External Rotation Exercises
for the Shoulder

Many athletes are already familiar with the beneficial effects of weight training. From increased strength to injury reduction, the benefits are far reaching. This article will outline specific exercises designed to prevent and rehabilitate shoulder injuries which are related to an imbalance in the internal and external rotator muscles of the shoulder. Please note that rehabilitation of a shoulder injury should only be performed under the direct supervision of a qualified healthcare provider.

Swimmers are particularly prone to shoulder imbalances and their related injuries. The freestyle stroke utilizes the large muscles of the back (latissimus dorsi) and chest (pectoralis major) as prime movers. These muscles are both internal rotators of the shoulder. The external rotators of the shoulder (infraspinatus and teres minor) are comparatively small muscles on the outer surface of the shoulder blade which are often forgotten in weight training programs. This is because basic weight training routines emphasize the prime mover muscles (bench press for pecs, pulldowns for lats,) which further develop the internal rotators while neglecting the external rotators, thereby setting the stage for injury.

Because the external rotators are small muscles in comparison to their internal rotating counterparts very light weights are all that are required for these exercises. Therefore a simple 5-10 minute routine can often be performed at home using something as light as a can of soup or some surgical tubing. A basic routine would involve doing one set of each exercise outlined below for 12-15 repetitions. Do these 2-3 times per week and after 2 weeks you may increase to 2 sets of 12-15 reps.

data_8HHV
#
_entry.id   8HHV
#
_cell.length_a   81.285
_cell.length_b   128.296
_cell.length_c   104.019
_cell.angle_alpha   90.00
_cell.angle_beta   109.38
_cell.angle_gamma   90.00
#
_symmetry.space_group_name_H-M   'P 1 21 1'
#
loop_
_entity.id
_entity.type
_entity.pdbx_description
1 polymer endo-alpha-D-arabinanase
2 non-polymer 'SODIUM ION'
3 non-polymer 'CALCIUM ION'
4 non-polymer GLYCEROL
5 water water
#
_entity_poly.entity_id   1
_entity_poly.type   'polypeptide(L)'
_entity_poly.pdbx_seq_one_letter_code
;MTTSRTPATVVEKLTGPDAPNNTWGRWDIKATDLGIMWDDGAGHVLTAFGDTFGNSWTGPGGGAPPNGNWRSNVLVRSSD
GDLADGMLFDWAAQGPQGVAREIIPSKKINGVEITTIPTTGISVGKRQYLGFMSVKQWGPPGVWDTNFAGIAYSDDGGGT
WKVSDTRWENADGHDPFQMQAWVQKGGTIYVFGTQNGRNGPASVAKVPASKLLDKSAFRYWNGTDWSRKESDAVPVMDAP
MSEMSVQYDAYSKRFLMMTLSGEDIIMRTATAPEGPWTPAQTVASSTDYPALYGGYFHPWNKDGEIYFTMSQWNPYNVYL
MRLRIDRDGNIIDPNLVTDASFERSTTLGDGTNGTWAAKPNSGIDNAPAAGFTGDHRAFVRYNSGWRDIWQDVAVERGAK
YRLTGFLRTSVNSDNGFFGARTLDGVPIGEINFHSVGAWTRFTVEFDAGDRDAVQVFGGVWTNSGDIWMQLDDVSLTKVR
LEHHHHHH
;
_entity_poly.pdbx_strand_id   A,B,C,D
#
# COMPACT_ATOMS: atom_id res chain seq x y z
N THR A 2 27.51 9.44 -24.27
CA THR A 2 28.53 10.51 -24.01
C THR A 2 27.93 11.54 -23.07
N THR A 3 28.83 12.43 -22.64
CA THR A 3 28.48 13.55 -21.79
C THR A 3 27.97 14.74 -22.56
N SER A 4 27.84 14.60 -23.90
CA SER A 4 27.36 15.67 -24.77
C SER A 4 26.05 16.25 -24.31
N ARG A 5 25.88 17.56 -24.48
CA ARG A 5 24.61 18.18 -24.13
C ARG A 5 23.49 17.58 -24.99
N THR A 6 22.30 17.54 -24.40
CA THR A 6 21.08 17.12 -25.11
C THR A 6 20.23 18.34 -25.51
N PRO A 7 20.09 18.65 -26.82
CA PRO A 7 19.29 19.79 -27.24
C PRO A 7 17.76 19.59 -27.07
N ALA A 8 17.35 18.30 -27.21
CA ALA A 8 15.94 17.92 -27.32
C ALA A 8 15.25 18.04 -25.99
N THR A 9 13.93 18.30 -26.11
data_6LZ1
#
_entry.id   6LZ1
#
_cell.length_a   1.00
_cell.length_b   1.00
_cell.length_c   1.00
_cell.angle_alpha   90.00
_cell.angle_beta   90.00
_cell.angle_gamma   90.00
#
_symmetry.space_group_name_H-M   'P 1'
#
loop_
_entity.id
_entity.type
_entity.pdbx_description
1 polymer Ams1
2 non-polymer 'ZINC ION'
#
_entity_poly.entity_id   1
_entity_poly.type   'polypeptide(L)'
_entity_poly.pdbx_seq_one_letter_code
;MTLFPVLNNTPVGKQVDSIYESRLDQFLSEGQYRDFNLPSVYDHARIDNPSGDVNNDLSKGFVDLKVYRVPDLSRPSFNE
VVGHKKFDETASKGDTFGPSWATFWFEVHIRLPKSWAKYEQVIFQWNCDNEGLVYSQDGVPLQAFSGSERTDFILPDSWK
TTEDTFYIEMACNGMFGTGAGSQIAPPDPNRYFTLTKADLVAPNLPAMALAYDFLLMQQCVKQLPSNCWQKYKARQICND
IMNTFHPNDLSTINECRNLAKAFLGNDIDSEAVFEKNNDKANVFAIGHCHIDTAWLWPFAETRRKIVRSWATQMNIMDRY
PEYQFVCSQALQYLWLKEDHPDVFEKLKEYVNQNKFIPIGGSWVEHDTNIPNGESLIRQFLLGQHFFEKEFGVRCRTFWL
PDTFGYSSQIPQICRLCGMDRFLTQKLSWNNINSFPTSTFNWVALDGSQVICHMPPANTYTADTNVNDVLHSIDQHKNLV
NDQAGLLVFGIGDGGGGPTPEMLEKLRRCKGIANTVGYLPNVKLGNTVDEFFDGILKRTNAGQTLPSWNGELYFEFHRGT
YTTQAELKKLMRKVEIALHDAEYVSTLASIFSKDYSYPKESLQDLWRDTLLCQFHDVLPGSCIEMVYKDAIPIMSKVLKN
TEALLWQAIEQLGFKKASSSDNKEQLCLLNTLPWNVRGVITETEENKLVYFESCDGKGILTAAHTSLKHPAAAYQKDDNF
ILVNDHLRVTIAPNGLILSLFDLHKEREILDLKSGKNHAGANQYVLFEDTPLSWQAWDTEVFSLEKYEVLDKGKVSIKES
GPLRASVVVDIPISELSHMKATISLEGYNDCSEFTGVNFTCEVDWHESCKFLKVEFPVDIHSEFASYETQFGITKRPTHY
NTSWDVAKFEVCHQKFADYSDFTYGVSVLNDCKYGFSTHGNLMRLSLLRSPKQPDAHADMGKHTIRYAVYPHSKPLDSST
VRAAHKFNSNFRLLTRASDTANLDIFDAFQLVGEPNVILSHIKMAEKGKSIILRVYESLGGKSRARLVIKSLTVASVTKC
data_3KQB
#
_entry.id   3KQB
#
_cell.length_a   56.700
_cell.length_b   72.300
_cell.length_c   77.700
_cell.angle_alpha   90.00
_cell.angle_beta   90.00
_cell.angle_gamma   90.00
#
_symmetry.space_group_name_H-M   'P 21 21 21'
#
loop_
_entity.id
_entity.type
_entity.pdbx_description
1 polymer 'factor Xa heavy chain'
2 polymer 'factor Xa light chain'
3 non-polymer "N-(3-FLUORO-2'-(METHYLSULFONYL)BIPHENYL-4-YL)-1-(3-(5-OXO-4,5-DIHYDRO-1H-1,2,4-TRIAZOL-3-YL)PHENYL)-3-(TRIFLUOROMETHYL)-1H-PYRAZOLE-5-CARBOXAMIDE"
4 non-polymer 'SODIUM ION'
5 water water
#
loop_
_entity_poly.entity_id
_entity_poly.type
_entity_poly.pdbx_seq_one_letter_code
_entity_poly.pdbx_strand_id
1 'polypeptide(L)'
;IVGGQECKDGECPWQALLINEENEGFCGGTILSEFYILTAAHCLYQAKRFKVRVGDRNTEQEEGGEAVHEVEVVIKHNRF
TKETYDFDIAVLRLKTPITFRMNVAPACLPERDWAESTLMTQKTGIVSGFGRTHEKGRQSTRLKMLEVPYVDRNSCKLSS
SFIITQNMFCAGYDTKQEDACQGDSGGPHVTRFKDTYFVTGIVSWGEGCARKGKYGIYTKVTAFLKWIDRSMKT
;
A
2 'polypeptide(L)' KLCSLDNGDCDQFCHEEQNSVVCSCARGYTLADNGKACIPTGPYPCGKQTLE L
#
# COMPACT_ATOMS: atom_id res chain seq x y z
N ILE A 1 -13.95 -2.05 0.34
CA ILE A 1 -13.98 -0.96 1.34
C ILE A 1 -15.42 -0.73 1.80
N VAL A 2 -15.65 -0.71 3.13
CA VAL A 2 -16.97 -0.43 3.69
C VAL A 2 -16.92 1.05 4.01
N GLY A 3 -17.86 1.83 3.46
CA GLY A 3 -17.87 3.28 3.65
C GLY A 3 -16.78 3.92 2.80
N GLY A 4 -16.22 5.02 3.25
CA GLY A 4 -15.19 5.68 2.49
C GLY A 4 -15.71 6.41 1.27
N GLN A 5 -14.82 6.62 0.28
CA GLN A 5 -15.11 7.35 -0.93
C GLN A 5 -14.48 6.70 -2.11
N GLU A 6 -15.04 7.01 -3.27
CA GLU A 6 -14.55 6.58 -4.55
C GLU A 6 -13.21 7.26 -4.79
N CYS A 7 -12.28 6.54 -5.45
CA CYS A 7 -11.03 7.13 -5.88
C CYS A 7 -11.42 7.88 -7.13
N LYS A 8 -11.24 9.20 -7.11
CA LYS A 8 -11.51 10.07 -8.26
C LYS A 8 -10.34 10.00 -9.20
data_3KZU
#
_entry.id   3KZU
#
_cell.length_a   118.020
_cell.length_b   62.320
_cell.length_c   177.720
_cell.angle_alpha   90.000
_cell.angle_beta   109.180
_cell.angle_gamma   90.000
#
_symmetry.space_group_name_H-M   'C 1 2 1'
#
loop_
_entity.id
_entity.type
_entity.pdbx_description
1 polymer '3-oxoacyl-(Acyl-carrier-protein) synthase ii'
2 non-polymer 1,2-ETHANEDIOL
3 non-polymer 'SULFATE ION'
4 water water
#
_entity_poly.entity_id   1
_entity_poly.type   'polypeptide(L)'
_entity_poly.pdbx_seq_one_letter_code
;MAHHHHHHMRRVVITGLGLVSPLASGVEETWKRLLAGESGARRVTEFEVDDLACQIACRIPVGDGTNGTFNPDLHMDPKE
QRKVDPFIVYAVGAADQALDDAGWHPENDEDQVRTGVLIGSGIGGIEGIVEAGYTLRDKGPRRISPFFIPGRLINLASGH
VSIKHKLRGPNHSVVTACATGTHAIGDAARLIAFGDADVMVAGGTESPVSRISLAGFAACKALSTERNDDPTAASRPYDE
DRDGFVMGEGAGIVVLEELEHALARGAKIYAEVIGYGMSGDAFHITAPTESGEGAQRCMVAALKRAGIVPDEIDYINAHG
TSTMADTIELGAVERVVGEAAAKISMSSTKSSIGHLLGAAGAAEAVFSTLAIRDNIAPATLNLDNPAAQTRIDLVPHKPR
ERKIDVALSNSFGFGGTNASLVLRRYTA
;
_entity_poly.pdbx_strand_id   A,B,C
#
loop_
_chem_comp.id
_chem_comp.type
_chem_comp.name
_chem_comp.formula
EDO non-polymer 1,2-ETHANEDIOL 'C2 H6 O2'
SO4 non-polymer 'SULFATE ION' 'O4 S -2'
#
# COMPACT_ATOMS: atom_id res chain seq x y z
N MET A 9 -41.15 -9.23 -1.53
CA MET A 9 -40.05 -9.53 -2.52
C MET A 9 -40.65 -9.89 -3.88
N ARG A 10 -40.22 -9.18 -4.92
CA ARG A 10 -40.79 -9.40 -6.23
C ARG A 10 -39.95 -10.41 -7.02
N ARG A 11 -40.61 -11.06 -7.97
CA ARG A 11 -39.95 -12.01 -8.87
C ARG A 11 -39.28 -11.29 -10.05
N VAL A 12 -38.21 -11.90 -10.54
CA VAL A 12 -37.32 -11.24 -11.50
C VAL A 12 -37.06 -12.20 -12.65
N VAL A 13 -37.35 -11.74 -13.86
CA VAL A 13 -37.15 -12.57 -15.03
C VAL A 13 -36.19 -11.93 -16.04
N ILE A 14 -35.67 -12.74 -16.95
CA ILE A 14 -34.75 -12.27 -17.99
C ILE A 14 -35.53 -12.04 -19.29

The Exercises

There are three main external rotation exercises. They can be done lying down or standing, depending on whether you’re using a weight or tubing.

Lying Flyes - Lie on one side such that your top arm is flat on your side. Now move your top arm out in front of you so that it's pointing forward, parallel to the ground, with the palm facing downward (picture). From that starting position bring your arm upwards so that when you finish your arm points straight to the ceiling (picture).

Lying L-Flyes - Lie on your side again just like you did above, arm flat on your side. Bend at the elbow so that your upper arm remains flat against your torso but your forearm and hand are now pointing forward, parallel to the ground, palm facing downwards (picture). This position is easier to maintain when a folded towel is placed between your side and your elbow. From that position, keeping your upper arm against your torso, rotate your arm so that the forearm and hand point to the ceiling (you won't be able to go all the way vertical - just 45 degrees or so) (picture).

Seated L-Flyes - Sit in a chair in such a way that your side rests against the backrest. That is, you're rotated 90 degrees in the chair. Take the arm that is next to the backrest and rest it on the top of the backrest at the elbow such that your fist points forward, your elbow is bent 90 degrees, and your palm faces downward (picture). From that position, keep your elbow on the backrest and rotate your hand and forearm so that they point to the ceiling (picture).

Those are the three main ways to externally rotate your arm. The external rotators are small muscles and most likely quite weak so do your repeats with a very light weight. Choose a weight that allows you to do at least 12 reps. Good luck!

References

Horrigan J, Robinson J. The 7-Minute Rotator Cuff Solution. Los Angeles: Health For Life; 1991.


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